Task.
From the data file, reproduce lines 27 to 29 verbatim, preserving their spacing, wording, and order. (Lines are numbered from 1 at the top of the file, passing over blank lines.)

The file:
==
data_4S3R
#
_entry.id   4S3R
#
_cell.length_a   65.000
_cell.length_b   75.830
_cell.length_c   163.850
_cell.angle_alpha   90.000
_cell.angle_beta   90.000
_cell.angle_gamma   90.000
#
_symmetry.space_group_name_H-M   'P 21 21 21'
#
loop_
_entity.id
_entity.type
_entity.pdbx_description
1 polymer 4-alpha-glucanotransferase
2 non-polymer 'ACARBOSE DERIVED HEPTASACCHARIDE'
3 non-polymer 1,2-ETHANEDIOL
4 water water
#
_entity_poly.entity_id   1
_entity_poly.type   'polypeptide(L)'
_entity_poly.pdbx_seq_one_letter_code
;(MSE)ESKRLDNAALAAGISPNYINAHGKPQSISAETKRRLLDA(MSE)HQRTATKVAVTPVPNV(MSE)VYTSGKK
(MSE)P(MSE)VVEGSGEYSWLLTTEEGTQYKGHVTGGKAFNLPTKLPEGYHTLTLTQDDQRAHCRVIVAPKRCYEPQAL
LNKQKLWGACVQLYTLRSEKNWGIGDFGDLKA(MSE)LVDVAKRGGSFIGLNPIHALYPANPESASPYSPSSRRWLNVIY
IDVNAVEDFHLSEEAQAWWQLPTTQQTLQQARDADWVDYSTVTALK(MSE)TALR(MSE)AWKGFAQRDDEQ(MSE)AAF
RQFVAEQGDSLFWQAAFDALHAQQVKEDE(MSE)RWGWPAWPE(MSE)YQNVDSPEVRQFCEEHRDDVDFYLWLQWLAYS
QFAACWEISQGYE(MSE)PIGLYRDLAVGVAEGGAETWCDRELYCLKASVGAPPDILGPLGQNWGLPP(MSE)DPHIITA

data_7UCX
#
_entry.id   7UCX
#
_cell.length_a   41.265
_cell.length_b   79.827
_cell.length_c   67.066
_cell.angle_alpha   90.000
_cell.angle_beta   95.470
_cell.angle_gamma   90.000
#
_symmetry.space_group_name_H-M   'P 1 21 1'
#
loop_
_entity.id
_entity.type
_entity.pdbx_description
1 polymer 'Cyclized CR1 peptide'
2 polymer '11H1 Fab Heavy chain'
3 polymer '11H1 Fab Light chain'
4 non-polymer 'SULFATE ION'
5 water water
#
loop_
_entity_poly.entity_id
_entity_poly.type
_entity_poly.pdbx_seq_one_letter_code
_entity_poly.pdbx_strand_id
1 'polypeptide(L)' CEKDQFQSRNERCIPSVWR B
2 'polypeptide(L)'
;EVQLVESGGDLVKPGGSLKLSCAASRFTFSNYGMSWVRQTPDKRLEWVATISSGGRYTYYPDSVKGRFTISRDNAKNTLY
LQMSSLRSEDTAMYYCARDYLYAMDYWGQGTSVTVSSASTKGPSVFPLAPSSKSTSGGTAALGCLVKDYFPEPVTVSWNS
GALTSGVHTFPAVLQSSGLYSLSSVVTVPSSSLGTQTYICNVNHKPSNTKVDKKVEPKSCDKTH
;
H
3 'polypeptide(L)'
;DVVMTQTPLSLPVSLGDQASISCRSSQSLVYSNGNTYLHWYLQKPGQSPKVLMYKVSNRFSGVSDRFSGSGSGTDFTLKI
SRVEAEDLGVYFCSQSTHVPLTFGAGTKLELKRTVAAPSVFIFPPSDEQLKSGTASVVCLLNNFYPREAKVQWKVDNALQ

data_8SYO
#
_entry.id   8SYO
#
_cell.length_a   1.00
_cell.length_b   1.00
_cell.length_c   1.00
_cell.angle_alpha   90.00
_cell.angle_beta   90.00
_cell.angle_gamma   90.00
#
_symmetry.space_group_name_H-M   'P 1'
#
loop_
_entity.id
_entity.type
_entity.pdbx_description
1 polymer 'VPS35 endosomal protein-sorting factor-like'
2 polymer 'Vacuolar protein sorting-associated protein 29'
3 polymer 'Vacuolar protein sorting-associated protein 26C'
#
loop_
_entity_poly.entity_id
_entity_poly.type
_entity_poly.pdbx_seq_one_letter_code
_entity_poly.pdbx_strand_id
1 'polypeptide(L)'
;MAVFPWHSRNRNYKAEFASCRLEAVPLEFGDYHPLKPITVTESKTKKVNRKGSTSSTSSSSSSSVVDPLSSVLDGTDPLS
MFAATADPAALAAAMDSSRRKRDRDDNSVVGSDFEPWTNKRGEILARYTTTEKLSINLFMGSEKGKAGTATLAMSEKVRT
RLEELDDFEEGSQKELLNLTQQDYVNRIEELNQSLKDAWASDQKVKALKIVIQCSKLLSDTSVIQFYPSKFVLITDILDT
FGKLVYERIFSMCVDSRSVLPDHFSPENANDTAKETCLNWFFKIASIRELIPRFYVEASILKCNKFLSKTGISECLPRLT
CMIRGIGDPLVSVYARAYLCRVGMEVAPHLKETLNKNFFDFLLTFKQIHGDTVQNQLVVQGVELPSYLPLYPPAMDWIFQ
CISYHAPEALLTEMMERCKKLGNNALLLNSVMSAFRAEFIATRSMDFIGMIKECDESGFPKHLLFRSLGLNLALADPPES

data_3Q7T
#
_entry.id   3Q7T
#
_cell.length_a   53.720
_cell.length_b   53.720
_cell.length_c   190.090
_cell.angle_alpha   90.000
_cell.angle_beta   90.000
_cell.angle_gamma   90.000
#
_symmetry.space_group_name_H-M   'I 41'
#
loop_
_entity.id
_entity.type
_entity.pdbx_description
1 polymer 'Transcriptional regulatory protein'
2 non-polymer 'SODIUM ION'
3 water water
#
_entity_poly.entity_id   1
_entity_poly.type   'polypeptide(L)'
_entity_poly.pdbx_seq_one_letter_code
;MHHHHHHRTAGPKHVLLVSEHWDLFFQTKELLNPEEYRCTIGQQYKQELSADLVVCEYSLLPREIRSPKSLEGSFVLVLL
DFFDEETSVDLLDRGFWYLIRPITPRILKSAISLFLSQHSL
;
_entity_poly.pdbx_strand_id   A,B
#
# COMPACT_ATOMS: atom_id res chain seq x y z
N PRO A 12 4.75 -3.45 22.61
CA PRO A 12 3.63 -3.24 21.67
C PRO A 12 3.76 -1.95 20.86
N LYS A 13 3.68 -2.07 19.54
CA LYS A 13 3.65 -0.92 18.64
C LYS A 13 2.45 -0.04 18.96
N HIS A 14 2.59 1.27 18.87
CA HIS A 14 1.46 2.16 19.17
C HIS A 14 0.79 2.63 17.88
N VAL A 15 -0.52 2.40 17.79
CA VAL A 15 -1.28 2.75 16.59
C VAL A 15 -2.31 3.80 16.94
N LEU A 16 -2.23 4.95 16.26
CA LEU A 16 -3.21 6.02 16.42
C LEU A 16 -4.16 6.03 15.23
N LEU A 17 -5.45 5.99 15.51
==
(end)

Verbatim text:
(MSE)P(MSE)VVEGSGEYSWLLTTEEGTQYKGHVTGGKAFNLPTKLPEGYHTLTLTQDDQRAHCRVIVAPKRCYEPQAL
LNKQKLWGACVQLYTLRSEKNWGIGDFGDLKA(MSE)LVDVAKRGGSFIGLNPIHALYPANPESASPYSPSSRRWLNVIY
IDVNAVEDFHLSEEAQAWWQLPTTQQTLQQARDADWVDYSTVTALK(MSE)TALR(MSE)AWKGFAQRDDEQ(MSE)AAF